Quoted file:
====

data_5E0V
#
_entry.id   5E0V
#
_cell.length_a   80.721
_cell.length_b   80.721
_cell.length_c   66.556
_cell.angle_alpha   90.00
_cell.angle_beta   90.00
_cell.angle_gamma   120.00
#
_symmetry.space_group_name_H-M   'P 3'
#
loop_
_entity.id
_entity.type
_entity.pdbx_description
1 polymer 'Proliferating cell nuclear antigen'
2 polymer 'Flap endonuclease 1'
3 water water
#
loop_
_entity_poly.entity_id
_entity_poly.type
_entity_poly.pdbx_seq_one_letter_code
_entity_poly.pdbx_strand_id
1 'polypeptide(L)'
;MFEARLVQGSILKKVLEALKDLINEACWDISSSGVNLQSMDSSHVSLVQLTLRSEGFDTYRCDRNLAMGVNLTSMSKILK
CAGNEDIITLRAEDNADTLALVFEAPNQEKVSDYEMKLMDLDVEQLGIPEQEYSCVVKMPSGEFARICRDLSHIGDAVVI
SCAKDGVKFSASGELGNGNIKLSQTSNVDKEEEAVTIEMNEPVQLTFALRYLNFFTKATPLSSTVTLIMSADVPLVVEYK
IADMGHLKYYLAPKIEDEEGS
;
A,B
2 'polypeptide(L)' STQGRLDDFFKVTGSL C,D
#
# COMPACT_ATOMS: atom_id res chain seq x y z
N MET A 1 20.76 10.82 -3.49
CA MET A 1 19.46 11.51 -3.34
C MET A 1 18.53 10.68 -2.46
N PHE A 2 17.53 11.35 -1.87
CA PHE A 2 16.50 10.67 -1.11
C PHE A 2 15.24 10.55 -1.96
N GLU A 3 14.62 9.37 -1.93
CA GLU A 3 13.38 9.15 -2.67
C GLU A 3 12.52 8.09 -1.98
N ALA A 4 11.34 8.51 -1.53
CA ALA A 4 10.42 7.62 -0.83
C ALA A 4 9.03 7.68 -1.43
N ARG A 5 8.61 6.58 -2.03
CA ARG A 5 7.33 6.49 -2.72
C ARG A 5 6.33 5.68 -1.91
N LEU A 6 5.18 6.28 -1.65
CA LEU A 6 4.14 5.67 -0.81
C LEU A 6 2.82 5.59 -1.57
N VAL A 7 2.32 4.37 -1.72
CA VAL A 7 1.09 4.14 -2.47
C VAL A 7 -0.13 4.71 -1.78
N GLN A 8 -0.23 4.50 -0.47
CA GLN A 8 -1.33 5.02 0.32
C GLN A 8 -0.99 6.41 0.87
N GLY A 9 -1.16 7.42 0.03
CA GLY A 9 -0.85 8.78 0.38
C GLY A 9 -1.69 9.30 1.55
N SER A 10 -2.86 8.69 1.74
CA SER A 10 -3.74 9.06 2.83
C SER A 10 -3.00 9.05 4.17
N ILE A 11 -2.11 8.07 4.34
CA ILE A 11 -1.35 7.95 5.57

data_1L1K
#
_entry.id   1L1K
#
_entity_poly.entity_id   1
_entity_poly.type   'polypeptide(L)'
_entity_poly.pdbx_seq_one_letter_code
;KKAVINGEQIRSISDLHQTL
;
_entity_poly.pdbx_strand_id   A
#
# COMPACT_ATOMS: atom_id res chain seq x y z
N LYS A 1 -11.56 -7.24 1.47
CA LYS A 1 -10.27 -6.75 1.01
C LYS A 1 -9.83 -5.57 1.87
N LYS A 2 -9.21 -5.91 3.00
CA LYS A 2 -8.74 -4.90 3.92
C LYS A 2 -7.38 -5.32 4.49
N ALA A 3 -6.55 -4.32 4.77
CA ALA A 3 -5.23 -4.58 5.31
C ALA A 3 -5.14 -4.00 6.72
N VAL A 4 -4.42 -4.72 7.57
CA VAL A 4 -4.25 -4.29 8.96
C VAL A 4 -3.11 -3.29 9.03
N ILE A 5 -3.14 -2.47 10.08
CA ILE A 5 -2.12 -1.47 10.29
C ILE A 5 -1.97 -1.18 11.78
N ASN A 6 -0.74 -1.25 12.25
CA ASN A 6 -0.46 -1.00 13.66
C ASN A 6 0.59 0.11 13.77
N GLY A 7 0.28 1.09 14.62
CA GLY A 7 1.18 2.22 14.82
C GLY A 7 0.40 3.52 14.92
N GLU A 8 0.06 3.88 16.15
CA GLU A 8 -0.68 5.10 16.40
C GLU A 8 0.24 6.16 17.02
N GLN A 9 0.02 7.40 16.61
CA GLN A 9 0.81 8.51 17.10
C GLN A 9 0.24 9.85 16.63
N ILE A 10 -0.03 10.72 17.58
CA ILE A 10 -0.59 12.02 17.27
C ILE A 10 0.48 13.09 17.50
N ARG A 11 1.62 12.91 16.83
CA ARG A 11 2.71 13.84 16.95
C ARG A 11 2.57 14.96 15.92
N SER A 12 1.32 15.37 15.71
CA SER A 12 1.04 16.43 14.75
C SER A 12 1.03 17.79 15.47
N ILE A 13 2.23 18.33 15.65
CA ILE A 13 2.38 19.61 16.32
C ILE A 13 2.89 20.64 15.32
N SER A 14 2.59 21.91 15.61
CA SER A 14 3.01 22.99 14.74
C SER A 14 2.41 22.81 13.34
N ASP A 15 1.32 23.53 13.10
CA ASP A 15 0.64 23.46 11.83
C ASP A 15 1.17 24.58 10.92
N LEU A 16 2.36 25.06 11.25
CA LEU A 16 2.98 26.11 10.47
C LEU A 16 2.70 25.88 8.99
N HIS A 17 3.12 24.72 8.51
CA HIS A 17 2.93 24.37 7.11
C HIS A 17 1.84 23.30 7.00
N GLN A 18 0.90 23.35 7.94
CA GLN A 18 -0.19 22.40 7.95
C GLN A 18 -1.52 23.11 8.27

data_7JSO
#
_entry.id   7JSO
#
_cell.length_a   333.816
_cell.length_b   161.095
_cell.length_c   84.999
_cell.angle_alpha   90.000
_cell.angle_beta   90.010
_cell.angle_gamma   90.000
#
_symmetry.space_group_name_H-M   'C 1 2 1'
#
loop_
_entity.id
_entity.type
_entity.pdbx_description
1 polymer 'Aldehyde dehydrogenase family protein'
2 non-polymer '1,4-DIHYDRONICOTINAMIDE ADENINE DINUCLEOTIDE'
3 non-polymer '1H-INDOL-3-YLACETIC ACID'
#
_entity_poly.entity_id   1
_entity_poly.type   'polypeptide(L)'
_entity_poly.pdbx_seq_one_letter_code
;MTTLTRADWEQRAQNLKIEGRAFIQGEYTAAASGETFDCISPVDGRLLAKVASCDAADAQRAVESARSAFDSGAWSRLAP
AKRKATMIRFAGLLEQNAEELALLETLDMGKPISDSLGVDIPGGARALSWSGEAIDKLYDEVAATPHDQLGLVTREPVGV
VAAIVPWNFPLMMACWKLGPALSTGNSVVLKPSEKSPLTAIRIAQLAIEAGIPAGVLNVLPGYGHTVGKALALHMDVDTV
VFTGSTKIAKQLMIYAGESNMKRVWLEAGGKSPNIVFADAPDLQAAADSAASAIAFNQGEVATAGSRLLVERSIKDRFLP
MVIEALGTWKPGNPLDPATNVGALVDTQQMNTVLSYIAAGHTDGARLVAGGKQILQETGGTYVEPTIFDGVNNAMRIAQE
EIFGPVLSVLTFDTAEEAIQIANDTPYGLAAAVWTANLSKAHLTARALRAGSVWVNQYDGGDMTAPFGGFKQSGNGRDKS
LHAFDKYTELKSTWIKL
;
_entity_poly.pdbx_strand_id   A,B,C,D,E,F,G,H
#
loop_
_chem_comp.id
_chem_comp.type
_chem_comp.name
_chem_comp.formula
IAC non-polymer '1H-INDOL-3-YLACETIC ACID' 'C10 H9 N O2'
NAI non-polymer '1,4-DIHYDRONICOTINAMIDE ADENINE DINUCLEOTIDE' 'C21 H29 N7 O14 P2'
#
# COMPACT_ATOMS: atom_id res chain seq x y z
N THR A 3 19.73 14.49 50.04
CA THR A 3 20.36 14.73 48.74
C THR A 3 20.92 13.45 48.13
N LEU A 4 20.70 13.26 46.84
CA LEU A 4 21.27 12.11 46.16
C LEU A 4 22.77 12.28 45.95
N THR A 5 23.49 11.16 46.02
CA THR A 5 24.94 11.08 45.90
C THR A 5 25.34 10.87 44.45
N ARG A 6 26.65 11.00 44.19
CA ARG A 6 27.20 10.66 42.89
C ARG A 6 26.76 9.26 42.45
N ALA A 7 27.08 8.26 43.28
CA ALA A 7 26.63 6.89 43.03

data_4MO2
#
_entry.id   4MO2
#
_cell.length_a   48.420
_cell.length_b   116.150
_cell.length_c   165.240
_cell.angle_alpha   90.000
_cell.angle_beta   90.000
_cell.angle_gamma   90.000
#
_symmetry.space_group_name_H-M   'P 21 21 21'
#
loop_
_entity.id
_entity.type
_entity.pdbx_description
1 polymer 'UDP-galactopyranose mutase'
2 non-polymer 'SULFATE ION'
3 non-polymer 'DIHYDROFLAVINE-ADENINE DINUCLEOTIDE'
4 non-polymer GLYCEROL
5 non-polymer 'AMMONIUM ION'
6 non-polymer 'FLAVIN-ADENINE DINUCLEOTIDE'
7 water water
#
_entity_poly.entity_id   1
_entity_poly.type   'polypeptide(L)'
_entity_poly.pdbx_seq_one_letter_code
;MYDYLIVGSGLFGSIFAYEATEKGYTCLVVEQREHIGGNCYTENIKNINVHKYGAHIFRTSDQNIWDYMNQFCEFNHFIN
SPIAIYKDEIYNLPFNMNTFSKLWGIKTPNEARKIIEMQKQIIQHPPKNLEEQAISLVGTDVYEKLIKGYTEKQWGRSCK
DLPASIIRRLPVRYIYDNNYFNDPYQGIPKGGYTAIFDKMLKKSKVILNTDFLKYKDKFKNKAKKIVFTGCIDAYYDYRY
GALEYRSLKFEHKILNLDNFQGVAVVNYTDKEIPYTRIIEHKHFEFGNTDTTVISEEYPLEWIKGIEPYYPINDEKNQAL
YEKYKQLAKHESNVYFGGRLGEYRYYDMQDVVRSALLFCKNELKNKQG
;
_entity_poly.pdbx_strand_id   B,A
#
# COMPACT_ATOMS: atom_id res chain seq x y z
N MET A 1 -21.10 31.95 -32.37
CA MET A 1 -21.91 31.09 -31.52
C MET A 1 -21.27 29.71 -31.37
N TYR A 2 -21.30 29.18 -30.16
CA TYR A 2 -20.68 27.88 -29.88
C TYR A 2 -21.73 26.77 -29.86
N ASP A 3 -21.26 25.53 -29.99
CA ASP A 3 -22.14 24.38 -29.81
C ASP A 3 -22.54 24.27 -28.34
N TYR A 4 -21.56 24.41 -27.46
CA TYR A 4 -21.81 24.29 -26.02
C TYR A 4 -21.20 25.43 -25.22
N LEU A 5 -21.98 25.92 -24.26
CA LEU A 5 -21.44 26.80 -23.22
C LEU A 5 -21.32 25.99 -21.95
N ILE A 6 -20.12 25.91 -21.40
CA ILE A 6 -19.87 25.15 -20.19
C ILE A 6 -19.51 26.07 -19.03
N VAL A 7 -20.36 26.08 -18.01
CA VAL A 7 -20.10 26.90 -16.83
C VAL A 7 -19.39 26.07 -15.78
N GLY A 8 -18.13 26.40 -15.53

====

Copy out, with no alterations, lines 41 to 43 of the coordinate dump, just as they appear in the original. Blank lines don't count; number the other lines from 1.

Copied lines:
CA PHE A 2 16.50 10.67 -1.11
C PHE A 2 15.24 10.55 -1.96
N GLU A 3 14.62 9.37 -1.93